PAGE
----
Osteoporosis and menopause: What you should know…
- How common is osteoporosis? Almost half of women older than 50 years will experience a fracture related to osteoporosis in their lifetimes. These fractures often resulting in significant symptoms and impairment of function and quality of life. Hip fractures may require surgery, a rehab stay or long-term nursing home. Osteoporosis is substantially underdiagnosed and undertreated. Ask your physician if a bone density (DEXA) test is right for you.
- Estrogen deficiency at menopause is the primary cause of bone loss leading to osteoporosis.
- Even with good nutrition and regular physical activity, osteoporosis progresses with advancing age unless treated. There is no cure for osteoporosis so life-long management is required once the diagnosis has been made.
- Hormone therapy is the most appropriate choice to prevent bone loss at the time of menopause for healthy women, particularly those who have menopause symptoms.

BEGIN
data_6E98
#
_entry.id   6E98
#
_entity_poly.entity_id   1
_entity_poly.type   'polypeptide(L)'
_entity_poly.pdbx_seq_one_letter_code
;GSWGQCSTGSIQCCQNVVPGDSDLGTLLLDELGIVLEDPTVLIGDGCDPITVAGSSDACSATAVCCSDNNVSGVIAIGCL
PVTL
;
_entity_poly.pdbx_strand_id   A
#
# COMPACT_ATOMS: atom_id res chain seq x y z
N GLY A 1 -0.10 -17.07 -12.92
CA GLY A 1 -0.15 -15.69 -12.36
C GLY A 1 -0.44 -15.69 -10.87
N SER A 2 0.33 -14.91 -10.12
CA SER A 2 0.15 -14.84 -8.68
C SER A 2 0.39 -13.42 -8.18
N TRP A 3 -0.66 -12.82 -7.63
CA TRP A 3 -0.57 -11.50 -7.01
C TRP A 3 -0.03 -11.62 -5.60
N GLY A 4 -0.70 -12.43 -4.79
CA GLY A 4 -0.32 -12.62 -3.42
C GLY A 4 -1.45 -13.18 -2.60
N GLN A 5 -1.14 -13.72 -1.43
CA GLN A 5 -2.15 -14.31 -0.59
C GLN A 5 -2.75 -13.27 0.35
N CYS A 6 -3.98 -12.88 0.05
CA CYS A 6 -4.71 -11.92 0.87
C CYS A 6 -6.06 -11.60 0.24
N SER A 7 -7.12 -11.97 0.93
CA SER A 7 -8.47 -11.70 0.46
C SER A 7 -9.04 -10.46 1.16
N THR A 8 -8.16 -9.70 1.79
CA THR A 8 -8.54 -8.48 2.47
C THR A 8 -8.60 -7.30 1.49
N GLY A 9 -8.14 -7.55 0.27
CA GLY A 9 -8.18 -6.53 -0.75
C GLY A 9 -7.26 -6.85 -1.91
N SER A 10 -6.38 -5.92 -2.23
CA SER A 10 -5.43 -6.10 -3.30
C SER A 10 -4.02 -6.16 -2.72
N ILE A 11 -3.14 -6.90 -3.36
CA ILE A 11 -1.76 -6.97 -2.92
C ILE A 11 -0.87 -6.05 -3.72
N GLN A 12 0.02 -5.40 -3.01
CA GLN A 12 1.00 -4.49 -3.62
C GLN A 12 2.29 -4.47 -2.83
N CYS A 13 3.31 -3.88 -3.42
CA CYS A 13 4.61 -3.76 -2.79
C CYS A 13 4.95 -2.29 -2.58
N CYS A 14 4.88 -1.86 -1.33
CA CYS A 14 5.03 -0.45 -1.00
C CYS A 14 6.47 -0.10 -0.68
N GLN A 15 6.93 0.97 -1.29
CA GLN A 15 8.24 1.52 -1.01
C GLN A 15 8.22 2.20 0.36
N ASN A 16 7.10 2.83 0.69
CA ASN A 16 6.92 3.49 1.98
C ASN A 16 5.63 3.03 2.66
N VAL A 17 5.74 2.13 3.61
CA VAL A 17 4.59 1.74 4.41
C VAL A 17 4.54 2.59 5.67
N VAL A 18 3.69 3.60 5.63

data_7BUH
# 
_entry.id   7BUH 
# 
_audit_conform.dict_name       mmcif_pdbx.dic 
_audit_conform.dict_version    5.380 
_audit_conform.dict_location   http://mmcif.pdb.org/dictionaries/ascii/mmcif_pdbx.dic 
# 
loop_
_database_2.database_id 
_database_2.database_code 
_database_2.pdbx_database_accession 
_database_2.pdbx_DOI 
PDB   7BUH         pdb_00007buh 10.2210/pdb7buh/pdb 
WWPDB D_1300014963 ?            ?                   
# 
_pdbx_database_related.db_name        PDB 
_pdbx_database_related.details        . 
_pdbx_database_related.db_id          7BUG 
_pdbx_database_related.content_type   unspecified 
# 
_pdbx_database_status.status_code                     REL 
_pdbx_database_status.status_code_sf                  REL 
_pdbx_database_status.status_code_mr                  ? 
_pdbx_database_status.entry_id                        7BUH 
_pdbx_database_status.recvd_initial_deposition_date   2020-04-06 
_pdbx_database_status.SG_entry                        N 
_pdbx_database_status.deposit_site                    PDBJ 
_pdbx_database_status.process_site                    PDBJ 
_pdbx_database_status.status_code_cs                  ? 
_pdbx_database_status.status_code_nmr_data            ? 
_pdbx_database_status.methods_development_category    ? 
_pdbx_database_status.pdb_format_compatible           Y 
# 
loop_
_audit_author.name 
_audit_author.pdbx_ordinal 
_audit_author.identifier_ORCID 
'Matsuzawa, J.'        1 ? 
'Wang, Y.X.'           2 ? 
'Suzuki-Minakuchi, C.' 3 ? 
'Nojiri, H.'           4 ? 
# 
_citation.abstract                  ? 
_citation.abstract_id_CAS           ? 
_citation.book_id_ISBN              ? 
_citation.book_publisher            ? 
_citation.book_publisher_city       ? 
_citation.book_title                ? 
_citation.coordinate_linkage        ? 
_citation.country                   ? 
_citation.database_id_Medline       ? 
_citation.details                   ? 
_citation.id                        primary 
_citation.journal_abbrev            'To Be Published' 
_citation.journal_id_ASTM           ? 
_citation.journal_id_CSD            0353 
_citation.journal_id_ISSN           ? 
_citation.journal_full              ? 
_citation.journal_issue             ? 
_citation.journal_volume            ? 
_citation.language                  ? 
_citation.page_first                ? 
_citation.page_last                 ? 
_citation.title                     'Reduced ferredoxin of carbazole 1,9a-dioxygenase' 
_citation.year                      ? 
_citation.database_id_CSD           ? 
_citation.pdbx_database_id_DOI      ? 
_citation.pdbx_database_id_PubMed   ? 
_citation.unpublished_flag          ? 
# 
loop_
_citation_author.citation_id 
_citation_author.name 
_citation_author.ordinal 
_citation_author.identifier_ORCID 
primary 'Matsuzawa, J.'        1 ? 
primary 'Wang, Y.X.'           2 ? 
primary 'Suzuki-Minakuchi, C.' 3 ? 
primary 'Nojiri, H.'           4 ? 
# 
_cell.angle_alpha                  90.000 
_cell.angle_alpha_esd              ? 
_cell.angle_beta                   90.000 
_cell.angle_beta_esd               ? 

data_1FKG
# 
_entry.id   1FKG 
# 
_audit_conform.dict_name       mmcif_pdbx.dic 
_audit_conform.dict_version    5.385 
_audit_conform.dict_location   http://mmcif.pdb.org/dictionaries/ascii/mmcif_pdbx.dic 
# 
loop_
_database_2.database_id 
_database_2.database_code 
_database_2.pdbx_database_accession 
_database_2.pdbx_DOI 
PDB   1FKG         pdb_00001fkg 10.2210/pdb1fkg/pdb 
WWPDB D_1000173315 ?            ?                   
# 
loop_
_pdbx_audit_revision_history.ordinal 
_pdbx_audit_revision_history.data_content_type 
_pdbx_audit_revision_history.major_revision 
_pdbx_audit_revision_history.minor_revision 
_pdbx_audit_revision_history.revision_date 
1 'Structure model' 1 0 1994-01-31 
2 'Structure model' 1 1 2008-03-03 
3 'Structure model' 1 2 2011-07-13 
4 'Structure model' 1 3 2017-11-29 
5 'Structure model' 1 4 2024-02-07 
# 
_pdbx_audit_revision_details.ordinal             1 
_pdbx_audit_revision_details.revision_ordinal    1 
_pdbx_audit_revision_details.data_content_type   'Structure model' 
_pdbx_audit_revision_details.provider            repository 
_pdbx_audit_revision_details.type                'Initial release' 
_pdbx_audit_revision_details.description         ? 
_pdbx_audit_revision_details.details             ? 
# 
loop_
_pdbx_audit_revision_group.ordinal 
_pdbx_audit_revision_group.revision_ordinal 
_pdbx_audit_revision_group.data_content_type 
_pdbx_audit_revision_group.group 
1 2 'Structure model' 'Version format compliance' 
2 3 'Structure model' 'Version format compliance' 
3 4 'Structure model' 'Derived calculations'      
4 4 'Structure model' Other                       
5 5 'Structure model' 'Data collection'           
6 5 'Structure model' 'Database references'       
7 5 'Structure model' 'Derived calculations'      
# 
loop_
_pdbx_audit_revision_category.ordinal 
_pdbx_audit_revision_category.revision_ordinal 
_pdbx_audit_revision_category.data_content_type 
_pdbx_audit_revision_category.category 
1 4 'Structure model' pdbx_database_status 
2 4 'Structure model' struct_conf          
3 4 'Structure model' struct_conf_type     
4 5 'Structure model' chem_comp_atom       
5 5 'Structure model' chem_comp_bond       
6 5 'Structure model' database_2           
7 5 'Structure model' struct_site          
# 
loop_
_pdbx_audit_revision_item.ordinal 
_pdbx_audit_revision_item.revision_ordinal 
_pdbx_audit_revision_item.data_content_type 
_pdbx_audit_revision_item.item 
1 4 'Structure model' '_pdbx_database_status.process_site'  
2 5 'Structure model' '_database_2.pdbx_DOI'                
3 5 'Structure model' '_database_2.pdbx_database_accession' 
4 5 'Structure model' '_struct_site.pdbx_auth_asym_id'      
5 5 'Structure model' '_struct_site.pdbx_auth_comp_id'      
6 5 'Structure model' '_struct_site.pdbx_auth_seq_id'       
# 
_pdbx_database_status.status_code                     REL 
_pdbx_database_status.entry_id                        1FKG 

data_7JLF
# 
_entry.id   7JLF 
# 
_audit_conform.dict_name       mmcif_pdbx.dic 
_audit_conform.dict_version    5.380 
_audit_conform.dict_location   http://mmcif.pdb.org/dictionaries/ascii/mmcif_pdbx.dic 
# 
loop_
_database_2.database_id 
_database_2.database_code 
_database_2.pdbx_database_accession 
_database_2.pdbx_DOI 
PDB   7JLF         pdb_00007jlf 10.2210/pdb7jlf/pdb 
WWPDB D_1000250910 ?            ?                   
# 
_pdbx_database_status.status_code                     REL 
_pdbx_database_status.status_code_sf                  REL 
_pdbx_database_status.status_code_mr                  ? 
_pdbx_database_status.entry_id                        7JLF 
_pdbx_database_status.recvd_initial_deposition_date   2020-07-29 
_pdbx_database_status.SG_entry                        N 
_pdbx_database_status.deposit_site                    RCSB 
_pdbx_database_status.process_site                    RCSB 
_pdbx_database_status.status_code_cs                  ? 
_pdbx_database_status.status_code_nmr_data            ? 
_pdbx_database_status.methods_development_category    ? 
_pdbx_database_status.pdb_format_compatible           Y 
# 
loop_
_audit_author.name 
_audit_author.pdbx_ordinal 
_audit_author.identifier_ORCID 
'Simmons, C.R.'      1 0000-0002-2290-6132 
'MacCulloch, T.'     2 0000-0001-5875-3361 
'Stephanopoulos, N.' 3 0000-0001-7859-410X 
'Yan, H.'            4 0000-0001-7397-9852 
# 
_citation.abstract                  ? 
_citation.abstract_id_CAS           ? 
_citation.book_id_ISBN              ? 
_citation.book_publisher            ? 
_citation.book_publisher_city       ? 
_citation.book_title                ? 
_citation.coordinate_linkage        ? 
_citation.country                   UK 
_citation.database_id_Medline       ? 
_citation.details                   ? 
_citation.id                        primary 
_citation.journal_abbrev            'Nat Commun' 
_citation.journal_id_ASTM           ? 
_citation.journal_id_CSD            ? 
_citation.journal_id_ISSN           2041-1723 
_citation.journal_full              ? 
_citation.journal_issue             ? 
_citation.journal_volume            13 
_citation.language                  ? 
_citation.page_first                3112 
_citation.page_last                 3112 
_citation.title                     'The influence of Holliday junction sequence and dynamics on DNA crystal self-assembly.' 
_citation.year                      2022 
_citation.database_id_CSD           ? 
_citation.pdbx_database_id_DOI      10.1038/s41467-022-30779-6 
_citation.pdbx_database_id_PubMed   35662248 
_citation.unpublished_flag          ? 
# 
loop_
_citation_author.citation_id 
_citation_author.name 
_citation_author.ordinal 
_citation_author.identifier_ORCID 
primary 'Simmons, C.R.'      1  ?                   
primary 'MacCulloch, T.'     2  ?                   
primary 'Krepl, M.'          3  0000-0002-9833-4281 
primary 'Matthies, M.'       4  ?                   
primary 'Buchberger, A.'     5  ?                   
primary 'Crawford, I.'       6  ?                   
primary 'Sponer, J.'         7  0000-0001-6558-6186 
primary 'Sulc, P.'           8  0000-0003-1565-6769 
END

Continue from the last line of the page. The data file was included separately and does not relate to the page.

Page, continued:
- Bone mineral density measured while on treatment correlates with the patient’s current risk of fracture, providing justification for the use of the T-score at the hip as an appropriate clinical target. Therapy should be reviewed after each bone density test.
- Although antiremodeling drugs such as bisphosphonates and denosumab are the drugs chosen to treat most patients with osteoporosis, a new paradigm of beginning treatment with a bone-building agent, followed by an antiremodeling agent, is recommended for women at very high risk of fracture. Talk to your doctor about what may be right for you.